Abstract

A simple and straight forward process to overcome the problem of excessive water production due to water coning in oil producing wells has been jointly developed by the Alberta Oil Sands Technology and Research Authority (AOSTRA), the Alberta Energy Company Ltd. (AEC) and Westcoast Petroleum Ltd. The Anti-Water Coning Technology (AWACT) Process, in its basic application involves the stimulation of a producing well with a natural gas slug and a chemical blend to inhibit the influx of formation water to the wellbore. The effectiveness of this treatment has been successfully demonstrated in the South Jenner field and treatments in other Alberta reservoirs are underway or planned to further refine the process and define its limitations.

This paper outlines the development of AWACT and the results of laboratoryinvestigation, numerical simulation and field trials which suggest the probable mechanisms. Typical AWACT field implementations are described as well as the economic benefits which warrant its widespread utilization to alleviate a common oilfield problem.

Introduction

Excessive water production due to bottom water coning is a widespread oilfield problem and is especially prevalent where the water mobility greatly exceeds the oil mobility. If unchecked, the problem may result in poor oil recoveries because pumping high water: oil ratios ultimately becomes uneconomical. Faced with the prospect of suspending or abandoning high water cut oil wells, operators can resort to a number of remedial methods to inhibit water influx including cement squeezes, polymer, foam or other chemical injection. Unfortunately the success of most of these treatments has been mixed and there has not apparently been a universal treatment which could be applied to the wide spectrum of reservoirs in which the problem is observed.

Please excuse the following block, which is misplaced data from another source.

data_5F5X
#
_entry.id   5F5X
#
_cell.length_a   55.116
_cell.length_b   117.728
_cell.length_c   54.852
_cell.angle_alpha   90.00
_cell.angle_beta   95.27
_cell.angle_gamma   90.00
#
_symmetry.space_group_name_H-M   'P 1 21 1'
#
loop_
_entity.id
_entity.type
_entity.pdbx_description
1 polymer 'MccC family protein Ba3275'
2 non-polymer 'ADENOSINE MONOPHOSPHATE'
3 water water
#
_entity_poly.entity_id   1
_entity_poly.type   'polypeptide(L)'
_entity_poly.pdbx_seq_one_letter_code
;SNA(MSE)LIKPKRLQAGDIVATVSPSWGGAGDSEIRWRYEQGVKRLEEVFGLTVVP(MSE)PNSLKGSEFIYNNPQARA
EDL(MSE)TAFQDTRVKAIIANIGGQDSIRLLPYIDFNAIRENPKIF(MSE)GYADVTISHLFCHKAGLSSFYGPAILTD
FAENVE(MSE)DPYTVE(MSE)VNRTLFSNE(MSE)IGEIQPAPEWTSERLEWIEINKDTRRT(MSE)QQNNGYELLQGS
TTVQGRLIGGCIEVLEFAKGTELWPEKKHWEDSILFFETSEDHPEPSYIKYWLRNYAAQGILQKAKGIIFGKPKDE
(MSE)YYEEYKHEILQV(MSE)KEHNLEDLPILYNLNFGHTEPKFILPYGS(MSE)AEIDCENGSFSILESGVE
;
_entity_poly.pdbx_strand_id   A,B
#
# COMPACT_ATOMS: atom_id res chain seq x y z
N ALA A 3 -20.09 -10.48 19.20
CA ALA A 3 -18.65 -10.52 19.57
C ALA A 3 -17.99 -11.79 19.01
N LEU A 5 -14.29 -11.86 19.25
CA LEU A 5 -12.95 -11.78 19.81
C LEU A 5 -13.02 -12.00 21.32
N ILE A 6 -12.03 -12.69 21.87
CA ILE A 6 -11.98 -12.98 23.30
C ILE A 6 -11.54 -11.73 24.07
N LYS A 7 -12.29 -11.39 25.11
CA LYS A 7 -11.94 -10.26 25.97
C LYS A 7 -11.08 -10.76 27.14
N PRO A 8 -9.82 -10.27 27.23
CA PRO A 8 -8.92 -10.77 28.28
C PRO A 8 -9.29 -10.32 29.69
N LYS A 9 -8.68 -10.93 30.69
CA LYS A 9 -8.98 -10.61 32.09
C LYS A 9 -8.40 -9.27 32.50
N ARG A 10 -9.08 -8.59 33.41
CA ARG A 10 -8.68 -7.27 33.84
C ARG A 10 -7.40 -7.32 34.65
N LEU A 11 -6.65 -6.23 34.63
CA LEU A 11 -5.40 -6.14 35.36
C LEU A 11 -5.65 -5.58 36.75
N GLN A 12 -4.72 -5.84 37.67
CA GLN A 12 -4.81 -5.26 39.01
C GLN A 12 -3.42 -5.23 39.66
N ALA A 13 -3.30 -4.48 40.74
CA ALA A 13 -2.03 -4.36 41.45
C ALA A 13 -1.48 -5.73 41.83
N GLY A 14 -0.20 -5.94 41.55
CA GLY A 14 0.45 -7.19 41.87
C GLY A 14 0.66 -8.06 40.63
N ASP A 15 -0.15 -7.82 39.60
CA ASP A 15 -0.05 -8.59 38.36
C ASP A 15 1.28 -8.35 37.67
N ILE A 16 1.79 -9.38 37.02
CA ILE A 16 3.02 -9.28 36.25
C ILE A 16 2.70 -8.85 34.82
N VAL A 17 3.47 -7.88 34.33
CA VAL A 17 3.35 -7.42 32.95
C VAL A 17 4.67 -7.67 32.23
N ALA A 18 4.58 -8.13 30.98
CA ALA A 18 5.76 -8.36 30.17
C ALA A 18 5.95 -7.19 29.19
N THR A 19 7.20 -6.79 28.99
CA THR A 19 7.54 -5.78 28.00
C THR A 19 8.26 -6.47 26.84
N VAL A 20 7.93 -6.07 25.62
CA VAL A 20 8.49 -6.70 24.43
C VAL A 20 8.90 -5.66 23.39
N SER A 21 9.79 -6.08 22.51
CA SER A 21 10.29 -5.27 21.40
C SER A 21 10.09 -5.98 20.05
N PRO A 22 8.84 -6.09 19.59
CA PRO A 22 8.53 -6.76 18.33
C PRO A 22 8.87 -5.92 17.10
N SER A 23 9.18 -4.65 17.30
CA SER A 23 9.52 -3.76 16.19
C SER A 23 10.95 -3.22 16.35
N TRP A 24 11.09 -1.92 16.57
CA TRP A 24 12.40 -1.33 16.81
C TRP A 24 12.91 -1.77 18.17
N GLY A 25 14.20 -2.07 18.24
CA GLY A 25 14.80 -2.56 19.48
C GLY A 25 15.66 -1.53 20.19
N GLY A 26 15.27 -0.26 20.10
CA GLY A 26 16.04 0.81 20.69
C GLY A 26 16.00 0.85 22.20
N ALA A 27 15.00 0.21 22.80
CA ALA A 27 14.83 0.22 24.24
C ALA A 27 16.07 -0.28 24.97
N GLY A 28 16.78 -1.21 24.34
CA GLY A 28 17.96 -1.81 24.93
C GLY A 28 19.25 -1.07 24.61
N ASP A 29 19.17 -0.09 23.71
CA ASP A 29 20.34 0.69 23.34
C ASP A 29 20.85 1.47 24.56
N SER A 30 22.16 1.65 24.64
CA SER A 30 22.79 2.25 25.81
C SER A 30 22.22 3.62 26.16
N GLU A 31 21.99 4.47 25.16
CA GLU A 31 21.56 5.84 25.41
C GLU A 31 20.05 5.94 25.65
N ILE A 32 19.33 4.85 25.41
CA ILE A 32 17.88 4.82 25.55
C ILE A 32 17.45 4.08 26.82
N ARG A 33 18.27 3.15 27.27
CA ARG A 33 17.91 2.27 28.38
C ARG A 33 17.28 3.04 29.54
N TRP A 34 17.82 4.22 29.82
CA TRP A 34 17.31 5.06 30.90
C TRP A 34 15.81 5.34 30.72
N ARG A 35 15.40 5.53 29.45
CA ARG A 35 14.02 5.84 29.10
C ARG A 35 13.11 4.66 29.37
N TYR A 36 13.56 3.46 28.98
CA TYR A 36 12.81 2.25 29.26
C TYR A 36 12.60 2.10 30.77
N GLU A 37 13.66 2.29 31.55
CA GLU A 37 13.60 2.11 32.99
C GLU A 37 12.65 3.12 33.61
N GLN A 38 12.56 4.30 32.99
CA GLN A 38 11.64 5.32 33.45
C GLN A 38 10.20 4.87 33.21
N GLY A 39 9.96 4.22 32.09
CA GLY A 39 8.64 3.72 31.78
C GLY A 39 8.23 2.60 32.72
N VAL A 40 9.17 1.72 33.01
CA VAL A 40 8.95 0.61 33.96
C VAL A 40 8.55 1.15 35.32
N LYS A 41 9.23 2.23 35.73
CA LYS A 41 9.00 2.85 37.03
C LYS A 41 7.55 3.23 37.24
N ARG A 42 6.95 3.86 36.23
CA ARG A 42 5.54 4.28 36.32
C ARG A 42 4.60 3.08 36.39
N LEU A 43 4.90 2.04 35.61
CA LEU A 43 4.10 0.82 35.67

AWACT is presented as a solution to the problem of water coning with potential application to a range of reservoir characteristics. The AWACT process may be tailored to suit the specifities of most reservoirs. Unlike other remedial methods, which depend upon decreasing water mobility in absolute terms, AWACT relies upon decreasing water mobility in relative terms. Absolute terms are modified individually and hence either permeability is reduced (i.e.cement squeezes) or water viscosity is increased (i.e. polymers). AWACT affects the relative permeabilities of the reservoir fluids, favoring the movement of oil, not water, to the wellbore.

AWACT treatments have the advantages of being simple, low cost and non-damaging. Routine oilfield practices, equipment and materials are used and a typical turnaround time is one week. Natural gas is compressed into the wellhead to chase a slug of chemical blend into the reservoir. Injection rates and volumes tend to be reservoir specific and AOSTRA, through licensing the technology, has taken an active role in the optimization of the process variables.

The results of AWACT treatments in the South Jenner Pool have shown that the process is very cost effective with respect to the production of incremental oil from wells whose high producing water cuts have made them candidates for abandonment. The economics have looked favorable enough for AEC to plan to treat 120 wells to improve Suffield oil recovery by 300,000 cubic meters.1

This content is only available via PDF.
You can access this article if you purchase or spend a download.